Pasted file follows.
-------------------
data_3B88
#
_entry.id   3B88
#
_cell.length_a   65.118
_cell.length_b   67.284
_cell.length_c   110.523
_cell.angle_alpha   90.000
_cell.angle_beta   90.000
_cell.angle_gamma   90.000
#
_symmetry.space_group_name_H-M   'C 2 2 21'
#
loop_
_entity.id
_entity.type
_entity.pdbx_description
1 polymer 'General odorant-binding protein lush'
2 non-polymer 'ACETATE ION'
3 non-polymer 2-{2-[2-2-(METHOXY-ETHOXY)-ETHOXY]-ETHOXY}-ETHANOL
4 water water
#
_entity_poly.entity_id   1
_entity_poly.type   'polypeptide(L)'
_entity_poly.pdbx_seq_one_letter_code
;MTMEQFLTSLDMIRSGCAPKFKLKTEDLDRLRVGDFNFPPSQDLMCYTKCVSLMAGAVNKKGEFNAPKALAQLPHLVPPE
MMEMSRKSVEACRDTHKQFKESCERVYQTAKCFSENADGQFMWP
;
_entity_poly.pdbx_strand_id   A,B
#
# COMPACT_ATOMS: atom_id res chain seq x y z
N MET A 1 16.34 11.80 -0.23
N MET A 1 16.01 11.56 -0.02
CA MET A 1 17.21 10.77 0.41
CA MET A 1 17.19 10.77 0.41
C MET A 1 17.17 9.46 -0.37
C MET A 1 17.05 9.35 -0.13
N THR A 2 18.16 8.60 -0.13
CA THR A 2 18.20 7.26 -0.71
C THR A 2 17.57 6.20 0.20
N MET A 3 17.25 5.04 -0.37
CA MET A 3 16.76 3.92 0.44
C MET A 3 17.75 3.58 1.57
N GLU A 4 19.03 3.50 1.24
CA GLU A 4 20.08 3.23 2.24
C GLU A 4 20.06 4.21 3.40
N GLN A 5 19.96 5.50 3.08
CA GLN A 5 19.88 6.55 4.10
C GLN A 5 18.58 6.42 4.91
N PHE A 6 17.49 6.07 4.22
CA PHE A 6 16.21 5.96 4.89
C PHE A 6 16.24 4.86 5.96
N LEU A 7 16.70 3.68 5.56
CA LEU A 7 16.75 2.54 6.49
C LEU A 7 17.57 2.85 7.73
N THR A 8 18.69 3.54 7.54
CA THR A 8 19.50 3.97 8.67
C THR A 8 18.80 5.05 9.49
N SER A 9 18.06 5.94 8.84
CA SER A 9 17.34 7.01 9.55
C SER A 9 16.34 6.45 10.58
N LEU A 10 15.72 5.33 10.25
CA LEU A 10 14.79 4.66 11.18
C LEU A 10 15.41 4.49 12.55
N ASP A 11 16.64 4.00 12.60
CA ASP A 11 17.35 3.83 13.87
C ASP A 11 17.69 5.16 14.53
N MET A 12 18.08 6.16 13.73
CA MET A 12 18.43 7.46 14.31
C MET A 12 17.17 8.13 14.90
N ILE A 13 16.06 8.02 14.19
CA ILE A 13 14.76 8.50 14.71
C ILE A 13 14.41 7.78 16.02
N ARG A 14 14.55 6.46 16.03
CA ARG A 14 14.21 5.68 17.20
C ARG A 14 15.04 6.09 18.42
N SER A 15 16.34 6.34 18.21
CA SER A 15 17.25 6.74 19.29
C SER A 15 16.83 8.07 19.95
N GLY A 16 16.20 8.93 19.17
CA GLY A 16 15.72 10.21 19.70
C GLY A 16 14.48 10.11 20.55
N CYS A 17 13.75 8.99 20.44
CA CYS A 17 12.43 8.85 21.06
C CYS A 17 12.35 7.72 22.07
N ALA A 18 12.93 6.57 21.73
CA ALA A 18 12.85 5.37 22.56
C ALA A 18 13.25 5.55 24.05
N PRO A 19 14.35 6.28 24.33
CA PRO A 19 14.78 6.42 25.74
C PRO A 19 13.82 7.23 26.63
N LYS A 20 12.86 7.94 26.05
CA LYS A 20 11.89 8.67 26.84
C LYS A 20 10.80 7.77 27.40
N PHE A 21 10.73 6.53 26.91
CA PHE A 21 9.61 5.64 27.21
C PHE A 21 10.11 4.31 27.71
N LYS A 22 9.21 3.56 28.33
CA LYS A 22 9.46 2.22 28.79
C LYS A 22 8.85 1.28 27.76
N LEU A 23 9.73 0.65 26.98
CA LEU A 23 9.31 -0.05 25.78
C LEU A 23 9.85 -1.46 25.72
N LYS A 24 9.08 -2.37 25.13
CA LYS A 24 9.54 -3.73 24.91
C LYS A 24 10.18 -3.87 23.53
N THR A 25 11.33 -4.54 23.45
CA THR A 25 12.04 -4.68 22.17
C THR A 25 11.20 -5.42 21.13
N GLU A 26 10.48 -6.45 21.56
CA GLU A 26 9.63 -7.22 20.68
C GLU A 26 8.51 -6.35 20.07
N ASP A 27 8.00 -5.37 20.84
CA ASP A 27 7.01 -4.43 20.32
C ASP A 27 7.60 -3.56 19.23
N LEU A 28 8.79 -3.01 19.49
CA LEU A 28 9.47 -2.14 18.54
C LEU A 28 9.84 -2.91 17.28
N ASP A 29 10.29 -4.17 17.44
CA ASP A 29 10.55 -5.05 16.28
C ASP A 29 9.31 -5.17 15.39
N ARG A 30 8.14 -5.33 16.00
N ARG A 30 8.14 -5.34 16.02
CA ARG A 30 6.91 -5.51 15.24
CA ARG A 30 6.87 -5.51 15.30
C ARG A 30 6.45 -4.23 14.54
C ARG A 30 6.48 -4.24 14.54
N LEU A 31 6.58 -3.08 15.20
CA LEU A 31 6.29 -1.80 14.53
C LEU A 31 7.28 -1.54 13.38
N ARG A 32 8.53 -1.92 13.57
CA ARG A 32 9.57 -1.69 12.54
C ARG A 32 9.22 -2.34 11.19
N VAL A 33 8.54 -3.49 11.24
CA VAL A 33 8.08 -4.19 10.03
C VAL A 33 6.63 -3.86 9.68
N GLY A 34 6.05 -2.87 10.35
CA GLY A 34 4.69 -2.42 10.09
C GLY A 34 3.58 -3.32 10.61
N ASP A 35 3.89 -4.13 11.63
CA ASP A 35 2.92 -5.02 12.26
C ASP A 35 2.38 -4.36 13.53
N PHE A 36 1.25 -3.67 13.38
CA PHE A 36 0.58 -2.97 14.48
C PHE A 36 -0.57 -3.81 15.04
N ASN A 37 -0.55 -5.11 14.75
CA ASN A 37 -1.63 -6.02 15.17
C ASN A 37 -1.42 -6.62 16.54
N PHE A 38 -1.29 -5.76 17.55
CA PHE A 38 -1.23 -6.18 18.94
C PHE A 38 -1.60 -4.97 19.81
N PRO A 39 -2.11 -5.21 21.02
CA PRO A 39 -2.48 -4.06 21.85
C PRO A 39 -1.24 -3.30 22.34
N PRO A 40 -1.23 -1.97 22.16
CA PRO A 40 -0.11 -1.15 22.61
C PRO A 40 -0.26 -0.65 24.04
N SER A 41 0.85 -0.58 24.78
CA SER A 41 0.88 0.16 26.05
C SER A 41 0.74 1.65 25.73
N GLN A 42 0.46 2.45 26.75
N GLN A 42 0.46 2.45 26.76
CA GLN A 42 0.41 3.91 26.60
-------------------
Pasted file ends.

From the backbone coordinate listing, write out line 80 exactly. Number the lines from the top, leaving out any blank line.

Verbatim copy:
N GLY A 16 16.20 8.93 19.17